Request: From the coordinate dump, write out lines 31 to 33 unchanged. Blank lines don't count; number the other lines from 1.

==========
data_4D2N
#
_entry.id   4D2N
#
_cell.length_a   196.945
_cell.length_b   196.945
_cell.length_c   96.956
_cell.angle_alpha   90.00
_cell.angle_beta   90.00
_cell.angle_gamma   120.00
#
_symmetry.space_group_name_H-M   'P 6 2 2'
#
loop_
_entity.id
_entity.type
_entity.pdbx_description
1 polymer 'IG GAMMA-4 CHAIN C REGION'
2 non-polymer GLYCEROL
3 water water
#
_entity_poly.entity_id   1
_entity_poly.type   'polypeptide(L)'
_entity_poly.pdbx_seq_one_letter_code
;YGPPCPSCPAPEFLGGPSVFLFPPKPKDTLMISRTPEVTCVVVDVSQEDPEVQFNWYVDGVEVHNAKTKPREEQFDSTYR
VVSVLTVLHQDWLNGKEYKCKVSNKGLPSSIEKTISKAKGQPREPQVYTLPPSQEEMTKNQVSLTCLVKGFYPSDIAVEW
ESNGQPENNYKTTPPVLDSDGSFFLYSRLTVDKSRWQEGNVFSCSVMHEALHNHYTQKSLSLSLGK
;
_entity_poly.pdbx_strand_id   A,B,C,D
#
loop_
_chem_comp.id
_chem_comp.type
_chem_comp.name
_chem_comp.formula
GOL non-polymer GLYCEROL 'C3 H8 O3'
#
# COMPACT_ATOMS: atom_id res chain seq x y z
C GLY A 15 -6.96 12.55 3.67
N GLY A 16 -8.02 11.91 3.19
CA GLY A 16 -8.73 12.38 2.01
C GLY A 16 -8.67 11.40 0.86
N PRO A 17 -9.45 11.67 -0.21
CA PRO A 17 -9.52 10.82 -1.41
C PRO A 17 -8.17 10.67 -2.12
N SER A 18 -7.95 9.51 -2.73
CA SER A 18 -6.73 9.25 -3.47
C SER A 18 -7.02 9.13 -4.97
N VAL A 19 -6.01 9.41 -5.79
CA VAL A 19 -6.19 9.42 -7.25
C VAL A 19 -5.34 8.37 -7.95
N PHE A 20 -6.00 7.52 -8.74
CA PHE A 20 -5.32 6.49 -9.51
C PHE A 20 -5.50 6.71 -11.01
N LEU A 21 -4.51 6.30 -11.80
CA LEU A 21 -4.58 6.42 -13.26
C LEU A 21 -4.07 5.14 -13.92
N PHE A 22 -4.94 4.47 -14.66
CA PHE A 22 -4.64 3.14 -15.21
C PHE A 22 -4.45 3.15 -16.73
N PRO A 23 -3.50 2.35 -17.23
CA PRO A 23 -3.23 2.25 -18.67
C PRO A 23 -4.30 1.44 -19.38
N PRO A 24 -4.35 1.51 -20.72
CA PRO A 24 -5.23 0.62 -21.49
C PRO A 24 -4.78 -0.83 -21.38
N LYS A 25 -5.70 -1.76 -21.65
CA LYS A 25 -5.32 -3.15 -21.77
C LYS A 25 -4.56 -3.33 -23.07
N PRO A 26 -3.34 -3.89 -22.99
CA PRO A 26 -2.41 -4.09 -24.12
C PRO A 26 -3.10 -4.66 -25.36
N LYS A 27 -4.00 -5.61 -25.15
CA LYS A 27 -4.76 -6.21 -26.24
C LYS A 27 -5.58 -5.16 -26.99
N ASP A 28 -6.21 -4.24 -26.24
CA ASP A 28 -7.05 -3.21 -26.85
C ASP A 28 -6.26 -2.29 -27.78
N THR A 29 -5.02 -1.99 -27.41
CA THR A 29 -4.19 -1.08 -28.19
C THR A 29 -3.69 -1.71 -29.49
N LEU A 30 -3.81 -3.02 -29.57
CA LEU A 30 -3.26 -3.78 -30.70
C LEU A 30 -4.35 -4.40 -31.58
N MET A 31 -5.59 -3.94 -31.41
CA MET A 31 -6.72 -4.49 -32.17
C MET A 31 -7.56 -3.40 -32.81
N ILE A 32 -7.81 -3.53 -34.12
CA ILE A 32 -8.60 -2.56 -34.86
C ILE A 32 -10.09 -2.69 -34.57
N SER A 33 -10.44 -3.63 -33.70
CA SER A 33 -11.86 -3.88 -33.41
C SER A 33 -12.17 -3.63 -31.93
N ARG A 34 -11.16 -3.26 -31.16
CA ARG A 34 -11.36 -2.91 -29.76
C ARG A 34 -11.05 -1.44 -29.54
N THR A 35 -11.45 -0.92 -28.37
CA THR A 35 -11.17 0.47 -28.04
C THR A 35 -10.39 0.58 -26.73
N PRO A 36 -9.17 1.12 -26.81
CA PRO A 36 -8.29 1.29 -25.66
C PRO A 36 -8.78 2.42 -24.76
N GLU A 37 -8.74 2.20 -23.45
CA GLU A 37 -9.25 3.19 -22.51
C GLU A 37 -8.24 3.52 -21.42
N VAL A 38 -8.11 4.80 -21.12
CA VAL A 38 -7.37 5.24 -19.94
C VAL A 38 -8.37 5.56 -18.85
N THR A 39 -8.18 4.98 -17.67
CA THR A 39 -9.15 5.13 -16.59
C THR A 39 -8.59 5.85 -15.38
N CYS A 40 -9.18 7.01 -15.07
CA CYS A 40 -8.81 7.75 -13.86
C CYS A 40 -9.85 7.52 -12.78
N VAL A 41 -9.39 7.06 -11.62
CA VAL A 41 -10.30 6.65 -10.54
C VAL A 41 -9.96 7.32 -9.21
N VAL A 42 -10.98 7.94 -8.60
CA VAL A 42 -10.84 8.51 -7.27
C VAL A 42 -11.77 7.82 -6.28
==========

loop_
_chem_comp.id
_chem_comp.type